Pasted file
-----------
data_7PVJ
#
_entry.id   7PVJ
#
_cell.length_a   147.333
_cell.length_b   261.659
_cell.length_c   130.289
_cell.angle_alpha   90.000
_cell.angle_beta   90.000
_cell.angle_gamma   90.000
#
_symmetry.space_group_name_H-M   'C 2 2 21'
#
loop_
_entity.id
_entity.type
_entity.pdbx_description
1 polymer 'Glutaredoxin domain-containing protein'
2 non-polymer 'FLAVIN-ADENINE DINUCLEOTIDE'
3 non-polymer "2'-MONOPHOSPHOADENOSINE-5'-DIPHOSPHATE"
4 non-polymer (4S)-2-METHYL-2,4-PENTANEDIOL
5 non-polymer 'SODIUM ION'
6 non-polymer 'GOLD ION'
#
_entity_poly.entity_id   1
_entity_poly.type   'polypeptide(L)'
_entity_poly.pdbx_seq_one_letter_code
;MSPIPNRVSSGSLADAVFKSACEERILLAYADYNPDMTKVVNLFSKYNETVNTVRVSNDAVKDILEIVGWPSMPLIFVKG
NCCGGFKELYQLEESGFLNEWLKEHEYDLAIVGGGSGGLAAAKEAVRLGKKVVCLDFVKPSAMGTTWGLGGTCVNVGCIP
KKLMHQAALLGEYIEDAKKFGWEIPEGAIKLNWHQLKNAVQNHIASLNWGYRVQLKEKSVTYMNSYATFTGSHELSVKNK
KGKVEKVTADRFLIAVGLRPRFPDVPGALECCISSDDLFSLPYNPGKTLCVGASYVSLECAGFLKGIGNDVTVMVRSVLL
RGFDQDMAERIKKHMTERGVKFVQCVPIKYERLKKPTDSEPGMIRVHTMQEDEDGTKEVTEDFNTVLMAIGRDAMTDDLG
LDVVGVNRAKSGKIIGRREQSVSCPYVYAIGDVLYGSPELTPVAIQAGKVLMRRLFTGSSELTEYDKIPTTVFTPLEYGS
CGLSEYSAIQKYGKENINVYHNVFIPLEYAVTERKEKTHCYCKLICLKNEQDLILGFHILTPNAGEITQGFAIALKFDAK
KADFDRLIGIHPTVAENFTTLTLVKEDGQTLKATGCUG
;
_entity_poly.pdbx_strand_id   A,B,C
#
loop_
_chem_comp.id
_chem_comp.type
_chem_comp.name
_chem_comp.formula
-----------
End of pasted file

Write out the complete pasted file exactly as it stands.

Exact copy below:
data_7PVJ
#
_entry.id   7PVJ
#
_cell.length_a   147.333
_cell.length_b   261.659
_cell.length_c   130.289
_cell.angle_alpha   90.000
_cell.angle_beta   90.000
_cell.angle_gamma   90.000
#
_symmetry.space_group_name_H-M   'C 2 2 21'
#
loop_
_entity.id
_entity.type
_entity.pdbx_description
1 polymer 'Glutaredoxin domain-containing protein'
2 non-polymer 'FLAVIN-ADENINE DINUCLEOTIDE'
3 non-polymer "2'-MONOPHOSPHOADENOSINE-5'-DIPHOSPHATE"
4 non-polymer (4S)-2-METHYL-2,4-PENTANEDIOL
5 non-polymer 'SODIUM ION'
6 non-polymer 'GOLD ION'
#
_entity_poly.entity_id   1
_entity_poly.type   'polypeptide(L)'
_entity_poly.pdbx_seq_one_letter_code
;MSPIPNRVSSGSLADAVFKSACEERILLAYADYNPDMTKVVNLFSKYNETVNTVRVSNDAVKDILEIVGWPSMPLIFVKG
NCCGGFKELYQLEESGFLNEWLKEHEYDLAIVGGGSGGLAAAKEAVRLGKKVVCLDFVKPSAMGTTWGLGGTCVNVGCIP
KKLMHQAALLGEYIEDAKKFGWEIPEGAIKLNWHQLKNAVQNHIASLNWGYRVQLKEKSVTYMNSYATFTGSHELSVKNK
KGKVEKVTADRFLIAVGLRPRFPDVPGALECCISSDDLFSLPYNPGKTLCVGASYVSLECAGFLKGIGNDVTVMVRSVLL
RGFDQDMAERIKKHMTERGVKFVQCVPIKYERLKKPTDSEPGMIRVHTMQEDEDGTKEVTEDFNTVLMAIGRDAMTDDLG
LDVVGVNRAKSGKIIGRREQSVSCPYVYAIGDVLYGSPELTPVAIQAGKVLMRRLFTGSSELTEYDKIPTTVFTPLEYGS
CGLSEYSAIQKYGKENINVYHNVFIPLEYAVTERKEKTHCYCKLICLKNEQDLILGFHILTPNAGEITQGFAIALKFDAK
KADFDRLIGIHPTVAENFTTLTLVKEDGQTLKATGCUG
;
_entity_poly.pdbx_strand_id   A,B,C
#
loop_
_chem_comp.id
_chem_comp.type
_chem_comp.name
_chem_comp.formula